Why Ali Smith should win the 2014 Man Booker Prize

Tim Parks wrote recently in the New York Review of Books that the social value of a novel is the conversation it can start. He went on to point out how hard it is today to start a conversation when we all read so disparately. But people do read prize-winners. It’s a moment when you can get them on the same page.

Consisting of two sections, How To Be Both has been printed in two different ways and as such offers two distinct reading experiences. One version (the one I read) opens with the narrative of the fifteenth-century renaissance fresco painter Francesco del Cossa. In the version my colleague Bronte (who wrote our wonderful review) read, the book opened with the story of the fifteen-year-old George, whose mother has just died. Bronte suggests that reading the narratives how she did made it seem as though Francesco was born of George’s imagination, whereas I had found myself baked under the harsh sun of Francesco’s Italy, mixing paints from bird bones and crushed eggshells, before being wrenched into the modern world, into the grief of George.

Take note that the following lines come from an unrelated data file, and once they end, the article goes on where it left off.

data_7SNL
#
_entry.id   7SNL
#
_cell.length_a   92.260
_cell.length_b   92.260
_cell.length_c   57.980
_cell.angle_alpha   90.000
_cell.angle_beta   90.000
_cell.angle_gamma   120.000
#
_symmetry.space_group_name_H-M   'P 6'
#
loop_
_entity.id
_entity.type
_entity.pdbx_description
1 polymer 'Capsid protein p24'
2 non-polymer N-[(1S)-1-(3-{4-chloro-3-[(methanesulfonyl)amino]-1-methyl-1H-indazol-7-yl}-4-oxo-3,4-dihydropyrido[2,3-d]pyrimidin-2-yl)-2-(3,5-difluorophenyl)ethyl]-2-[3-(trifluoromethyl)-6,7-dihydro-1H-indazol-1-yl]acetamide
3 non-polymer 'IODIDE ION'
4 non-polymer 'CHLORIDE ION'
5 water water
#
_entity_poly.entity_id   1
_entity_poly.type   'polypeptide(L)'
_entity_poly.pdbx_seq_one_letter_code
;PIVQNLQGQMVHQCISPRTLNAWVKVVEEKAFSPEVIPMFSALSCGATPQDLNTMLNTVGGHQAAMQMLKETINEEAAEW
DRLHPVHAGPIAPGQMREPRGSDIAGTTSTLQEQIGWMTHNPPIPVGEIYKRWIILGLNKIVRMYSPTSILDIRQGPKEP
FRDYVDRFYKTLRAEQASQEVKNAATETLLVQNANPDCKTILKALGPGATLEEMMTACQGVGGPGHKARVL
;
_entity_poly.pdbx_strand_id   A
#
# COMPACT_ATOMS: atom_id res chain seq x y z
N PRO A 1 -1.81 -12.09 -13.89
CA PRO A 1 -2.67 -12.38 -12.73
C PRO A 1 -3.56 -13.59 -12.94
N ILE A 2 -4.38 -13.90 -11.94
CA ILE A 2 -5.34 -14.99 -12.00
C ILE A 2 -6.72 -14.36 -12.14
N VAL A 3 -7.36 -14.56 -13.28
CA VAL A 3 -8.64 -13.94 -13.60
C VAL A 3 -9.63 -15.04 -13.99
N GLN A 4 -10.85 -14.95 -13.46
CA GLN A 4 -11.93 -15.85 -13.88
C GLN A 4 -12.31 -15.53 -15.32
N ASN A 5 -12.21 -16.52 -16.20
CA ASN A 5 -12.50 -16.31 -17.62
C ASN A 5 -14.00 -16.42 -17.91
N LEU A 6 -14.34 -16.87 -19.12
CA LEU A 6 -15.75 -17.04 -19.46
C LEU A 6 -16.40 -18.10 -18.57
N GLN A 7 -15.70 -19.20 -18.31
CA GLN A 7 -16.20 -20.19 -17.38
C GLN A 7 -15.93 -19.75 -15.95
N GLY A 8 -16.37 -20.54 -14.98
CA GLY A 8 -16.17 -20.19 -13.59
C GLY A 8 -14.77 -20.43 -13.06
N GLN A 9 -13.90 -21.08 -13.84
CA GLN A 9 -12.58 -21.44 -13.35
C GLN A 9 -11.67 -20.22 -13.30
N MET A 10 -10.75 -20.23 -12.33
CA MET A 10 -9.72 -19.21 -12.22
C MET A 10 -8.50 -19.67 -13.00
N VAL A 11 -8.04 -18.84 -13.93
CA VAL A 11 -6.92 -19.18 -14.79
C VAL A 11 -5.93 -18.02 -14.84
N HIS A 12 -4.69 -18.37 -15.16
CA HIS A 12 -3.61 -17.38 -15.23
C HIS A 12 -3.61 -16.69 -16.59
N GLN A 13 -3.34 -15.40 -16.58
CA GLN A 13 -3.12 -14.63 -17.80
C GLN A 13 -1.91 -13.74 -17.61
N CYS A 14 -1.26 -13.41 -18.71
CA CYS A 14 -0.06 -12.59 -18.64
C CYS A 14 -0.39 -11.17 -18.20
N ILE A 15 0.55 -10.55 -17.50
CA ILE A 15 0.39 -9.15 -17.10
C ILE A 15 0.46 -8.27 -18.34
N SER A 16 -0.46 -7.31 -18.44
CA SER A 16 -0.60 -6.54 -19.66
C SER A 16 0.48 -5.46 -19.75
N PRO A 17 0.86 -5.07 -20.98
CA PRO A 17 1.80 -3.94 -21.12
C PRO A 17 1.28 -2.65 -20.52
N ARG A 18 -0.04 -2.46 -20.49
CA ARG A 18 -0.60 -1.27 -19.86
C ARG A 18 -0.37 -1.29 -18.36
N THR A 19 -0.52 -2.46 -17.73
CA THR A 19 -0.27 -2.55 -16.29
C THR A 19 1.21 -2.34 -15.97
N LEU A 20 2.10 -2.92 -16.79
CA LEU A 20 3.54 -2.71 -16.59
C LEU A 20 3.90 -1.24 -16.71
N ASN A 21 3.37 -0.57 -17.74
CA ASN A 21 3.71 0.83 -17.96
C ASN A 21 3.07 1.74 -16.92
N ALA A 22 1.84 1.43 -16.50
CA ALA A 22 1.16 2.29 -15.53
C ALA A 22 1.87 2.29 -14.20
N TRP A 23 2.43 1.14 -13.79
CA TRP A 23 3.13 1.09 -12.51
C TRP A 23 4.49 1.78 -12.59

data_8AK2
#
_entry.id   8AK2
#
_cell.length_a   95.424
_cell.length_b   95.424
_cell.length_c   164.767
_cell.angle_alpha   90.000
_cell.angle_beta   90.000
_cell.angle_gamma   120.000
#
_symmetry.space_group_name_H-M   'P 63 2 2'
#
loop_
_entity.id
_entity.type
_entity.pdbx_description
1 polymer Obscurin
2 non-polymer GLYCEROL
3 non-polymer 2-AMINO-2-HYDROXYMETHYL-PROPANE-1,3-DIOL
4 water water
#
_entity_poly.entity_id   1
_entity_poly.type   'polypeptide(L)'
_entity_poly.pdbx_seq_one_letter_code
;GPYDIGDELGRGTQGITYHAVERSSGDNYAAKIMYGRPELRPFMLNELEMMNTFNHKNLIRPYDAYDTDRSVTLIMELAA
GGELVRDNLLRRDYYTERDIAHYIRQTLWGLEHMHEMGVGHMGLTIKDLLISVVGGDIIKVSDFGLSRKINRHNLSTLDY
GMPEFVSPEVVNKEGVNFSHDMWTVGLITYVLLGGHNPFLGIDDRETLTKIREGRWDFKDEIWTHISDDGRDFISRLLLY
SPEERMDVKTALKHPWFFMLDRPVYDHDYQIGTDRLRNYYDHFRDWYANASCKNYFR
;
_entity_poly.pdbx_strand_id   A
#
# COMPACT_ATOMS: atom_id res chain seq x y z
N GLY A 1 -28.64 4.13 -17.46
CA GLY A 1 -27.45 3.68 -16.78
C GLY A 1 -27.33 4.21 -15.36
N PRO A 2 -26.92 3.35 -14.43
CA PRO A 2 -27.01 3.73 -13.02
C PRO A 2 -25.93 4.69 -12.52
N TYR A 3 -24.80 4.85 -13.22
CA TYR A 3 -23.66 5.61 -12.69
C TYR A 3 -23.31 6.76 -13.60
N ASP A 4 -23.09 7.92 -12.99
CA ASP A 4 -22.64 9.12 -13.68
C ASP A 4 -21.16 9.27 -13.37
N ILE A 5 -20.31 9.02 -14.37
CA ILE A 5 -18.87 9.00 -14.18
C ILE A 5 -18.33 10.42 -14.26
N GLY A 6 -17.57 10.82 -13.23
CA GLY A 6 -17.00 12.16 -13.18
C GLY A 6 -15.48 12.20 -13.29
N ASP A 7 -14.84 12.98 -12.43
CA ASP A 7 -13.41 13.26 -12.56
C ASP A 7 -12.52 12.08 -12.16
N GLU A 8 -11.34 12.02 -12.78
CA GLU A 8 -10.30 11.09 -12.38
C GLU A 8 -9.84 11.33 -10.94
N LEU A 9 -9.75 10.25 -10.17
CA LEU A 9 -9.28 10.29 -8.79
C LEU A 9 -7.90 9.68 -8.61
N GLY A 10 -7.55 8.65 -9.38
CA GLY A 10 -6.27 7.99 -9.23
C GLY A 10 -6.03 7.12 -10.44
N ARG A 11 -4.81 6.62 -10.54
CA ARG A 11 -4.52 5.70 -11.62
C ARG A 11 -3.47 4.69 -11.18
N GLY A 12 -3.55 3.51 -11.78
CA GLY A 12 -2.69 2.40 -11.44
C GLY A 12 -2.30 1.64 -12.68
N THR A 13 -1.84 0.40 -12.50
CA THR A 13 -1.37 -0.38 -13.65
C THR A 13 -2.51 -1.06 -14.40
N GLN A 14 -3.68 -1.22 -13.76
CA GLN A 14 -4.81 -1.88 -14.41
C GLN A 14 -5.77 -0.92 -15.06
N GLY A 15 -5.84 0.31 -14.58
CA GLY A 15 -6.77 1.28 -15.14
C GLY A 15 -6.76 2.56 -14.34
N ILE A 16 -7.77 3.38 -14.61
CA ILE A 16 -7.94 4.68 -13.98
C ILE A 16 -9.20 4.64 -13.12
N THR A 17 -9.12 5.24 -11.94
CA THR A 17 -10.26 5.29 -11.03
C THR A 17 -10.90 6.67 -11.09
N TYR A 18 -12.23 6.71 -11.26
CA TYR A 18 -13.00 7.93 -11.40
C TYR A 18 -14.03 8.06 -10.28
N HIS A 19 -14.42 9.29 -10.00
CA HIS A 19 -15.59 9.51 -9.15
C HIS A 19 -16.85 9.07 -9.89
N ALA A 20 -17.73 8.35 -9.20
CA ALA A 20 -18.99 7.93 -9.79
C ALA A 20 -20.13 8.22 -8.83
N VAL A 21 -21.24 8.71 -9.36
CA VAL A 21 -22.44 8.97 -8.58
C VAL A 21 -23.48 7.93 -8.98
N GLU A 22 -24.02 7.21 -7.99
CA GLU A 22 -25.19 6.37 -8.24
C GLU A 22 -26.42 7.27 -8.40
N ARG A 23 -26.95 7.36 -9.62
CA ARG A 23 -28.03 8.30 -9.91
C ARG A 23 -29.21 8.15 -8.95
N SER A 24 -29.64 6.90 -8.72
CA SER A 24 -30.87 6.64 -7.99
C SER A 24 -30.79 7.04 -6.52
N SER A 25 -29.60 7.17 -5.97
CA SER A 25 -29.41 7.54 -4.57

In this book, Ali Smith is playing with form, exploring the boundaries of the novel not simply for sake of the writer, but for the experience of the reader. To be able to join a conversation in which you read the same novel in a different order, where primacy has been given to one narrator and it has defined the story in a way that can be clearly seen, is a fantastic chance to delve into what makes story. What is a prize for, but to encourage reading, to acknowledge the importance but also the joy of reading, and to make it a shared experience?

This is the chance to share an experience that is different in form if not content.

Marie Matteson is a bookseller at Readings Carlton.

How to be Both

How to be Both

Ali Smith

$22.99Buy now

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